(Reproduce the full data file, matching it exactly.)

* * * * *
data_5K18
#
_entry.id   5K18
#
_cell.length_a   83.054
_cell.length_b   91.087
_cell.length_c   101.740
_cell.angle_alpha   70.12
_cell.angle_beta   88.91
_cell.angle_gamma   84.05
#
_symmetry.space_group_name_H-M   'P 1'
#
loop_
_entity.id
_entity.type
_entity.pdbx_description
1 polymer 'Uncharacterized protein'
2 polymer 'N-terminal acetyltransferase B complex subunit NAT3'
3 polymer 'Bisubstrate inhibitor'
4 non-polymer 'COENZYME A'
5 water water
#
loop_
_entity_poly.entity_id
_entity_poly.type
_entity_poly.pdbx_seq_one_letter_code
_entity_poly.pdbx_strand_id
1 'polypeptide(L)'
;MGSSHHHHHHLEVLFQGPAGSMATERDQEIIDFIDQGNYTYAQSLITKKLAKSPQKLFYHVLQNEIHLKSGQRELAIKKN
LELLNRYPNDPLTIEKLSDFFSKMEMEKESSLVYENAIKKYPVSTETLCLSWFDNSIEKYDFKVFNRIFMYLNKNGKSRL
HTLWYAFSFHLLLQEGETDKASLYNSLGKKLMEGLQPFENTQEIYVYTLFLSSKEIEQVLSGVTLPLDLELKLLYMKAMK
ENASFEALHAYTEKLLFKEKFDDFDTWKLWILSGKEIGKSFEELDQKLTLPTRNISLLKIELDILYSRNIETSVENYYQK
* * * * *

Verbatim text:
data_5K18
#
_entry.id   5K18
#
_cell.length_a   83.054
_cell.length_b   91.087
_cell.length_c   101.740
_cell.angle_alpha   70.12
_cell.angle_beta   88.91
_cell.angle_gamma   84.05
#
_symmetry.space_group_name_H-M   'P 1'
#
loop_
_entity.id
_entity.type
_entity.pdbx_description
1 polymer 'Uncharacterized protein'
2 polymer 'N-terminal acetyltransferase B complex subunit NAT3'
3 polymer 'Bisubstrate inhibitor'
4 non-polymer 'COENZYME A'
5 water water
#
loop_
_entity_poly.entity_id
_entity_poly.type
_entity_poly.pdbx_seq_one_letter_code
_entity_poly.pdbx_strand_id
1 'polypeptide(L)'
;MGSSHHHHHHLEVLFQGPAGSMATERDQEIIDFIDQGNYTYAQSLITKKLAKSPQKLFYHVLQNEIHLKSGQRELAIKKN
LELLNRYPNDPLTIEKLSDFFSKMEMEKESSLVYENAIKKYPVSTETLCLSWFDNSIEKYDFKVFNRIFMYLNKNGKSRL
HTLWYAFSFHLLLQEGETDKASLYNSLGKKLMEGLQPFENTQEIYVYTLFLSSKEIEQVLSGVTLPLDLELKLLYMKAMK
ENASFEALHAYTEKLLFKEKFDDFDTWKLWILSGKEIGKSFEELDQKLTLPTRNISLLKIELDILYSRNIETSVENYYQK